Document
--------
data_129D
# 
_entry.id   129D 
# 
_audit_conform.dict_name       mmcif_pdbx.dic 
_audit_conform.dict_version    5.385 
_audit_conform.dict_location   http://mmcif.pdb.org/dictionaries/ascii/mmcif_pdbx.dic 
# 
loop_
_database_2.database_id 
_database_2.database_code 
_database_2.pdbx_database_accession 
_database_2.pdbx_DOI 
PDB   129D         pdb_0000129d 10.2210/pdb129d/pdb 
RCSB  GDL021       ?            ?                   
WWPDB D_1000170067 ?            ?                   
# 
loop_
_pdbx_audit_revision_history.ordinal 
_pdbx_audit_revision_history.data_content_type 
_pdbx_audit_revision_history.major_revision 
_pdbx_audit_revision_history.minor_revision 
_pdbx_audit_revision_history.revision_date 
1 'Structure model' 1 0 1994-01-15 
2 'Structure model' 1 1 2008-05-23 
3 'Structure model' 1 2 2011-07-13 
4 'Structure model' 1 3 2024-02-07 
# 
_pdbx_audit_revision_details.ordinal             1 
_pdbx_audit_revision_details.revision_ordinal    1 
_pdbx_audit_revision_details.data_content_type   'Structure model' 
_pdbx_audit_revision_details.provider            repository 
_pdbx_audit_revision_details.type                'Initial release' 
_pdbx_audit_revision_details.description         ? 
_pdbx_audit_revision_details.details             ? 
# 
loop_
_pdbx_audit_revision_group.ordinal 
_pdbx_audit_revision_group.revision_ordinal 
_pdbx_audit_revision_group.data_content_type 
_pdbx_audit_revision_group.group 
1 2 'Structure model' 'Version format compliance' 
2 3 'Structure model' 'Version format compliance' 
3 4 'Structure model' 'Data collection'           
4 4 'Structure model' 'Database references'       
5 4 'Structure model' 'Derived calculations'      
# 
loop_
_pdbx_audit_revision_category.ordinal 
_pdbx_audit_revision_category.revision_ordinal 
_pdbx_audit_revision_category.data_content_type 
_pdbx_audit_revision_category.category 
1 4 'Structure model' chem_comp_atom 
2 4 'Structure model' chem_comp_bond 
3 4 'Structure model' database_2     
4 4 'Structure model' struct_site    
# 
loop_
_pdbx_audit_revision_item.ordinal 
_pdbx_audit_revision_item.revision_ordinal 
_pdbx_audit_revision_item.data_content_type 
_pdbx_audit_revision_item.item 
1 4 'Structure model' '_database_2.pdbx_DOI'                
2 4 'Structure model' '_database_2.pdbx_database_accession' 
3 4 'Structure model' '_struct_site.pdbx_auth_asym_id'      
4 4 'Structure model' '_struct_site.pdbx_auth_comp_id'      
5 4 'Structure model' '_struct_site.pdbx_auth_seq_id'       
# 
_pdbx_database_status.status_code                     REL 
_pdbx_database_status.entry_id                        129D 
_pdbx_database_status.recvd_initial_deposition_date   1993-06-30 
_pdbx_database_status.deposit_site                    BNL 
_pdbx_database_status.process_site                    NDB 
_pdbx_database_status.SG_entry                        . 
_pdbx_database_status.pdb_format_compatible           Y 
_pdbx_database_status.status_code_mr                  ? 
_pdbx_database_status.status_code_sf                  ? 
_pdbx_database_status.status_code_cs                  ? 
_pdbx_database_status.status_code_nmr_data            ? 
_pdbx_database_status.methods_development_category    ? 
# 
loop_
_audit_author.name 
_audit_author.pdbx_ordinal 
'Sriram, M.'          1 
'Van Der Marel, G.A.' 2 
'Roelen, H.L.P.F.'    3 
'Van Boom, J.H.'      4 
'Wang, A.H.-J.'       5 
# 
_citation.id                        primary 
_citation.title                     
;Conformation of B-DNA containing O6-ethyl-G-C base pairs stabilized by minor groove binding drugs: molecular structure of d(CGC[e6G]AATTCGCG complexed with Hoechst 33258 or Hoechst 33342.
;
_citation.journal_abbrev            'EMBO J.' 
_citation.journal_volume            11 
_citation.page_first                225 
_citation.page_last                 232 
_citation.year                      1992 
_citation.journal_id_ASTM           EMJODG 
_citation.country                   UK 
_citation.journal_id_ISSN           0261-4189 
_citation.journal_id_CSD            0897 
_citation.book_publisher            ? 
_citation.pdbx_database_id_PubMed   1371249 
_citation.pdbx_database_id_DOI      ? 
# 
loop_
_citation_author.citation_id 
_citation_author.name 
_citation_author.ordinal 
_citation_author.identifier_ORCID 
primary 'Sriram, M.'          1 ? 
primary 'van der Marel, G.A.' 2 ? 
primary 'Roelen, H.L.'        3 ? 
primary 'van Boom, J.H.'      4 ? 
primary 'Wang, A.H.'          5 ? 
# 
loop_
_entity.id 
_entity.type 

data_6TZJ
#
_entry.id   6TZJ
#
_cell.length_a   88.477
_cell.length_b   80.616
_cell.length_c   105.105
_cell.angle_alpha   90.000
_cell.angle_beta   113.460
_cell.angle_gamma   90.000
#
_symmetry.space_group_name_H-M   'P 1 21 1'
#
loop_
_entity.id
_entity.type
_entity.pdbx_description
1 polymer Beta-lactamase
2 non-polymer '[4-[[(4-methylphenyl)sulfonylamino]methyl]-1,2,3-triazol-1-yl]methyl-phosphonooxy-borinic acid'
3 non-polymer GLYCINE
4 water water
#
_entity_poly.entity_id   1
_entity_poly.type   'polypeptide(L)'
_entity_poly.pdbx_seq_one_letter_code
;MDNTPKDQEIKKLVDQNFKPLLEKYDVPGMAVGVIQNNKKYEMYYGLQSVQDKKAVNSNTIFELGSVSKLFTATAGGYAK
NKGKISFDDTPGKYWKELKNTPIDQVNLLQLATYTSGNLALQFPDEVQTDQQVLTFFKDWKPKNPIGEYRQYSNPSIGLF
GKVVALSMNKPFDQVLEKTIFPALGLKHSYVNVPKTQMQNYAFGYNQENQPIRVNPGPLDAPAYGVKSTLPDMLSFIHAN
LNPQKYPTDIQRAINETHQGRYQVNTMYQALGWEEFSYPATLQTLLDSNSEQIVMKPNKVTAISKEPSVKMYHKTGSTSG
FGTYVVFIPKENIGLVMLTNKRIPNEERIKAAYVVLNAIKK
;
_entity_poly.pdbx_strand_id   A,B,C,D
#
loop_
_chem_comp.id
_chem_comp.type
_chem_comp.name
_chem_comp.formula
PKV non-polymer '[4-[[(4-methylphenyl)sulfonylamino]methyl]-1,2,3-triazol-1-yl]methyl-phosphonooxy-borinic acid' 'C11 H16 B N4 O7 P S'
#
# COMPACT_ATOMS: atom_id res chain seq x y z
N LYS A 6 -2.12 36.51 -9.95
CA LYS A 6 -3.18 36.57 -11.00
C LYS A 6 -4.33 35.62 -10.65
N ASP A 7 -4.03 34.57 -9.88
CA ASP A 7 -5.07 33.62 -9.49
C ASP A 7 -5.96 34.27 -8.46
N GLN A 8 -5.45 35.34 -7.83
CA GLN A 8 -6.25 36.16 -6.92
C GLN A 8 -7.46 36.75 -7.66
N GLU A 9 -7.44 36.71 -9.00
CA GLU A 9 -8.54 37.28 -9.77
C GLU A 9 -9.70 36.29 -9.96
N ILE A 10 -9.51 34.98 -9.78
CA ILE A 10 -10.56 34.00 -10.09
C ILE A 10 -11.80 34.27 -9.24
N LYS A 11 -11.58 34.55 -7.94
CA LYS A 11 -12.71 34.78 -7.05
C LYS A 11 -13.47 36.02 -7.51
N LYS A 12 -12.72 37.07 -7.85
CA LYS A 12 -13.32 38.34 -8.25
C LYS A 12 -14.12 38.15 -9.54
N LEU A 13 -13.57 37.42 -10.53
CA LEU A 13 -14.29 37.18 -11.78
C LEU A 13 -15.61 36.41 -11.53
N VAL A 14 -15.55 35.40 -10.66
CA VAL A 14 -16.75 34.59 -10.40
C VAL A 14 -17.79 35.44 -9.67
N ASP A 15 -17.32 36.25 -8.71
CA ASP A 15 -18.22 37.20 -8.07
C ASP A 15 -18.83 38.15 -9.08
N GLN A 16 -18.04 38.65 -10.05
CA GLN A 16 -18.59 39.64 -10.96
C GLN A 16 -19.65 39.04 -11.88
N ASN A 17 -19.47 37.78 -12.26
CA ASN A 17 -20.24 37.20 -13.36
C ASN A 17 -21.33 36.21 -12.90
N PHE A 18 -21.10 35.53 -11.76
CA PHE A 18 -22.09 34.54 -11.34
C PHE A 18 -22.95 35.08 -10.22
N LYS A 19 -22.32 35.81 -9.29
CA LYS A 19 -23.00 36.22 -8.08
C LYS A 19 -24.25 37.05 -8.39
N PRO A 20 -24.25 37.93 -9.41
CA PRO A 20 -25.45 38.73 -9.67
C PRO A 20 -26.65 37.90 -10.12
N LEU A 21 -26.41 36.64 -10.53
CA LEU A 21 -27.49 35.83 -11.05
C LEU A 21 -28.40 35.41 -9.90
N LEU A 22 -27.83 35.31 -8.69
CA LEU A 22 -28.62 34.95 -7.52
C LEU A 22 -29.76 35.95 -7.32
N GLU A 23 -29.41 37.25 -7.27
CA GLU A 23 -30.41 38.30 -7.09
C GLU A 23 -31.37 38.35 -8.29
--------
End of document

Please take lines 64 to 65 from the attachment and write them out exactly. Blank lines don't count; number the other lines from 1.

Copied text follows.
2 4 'Structure model' '_database_2.pdbx_database_accession' 
3 4 'Structure model' '_struct_site.pdbx_auth_asym_id'      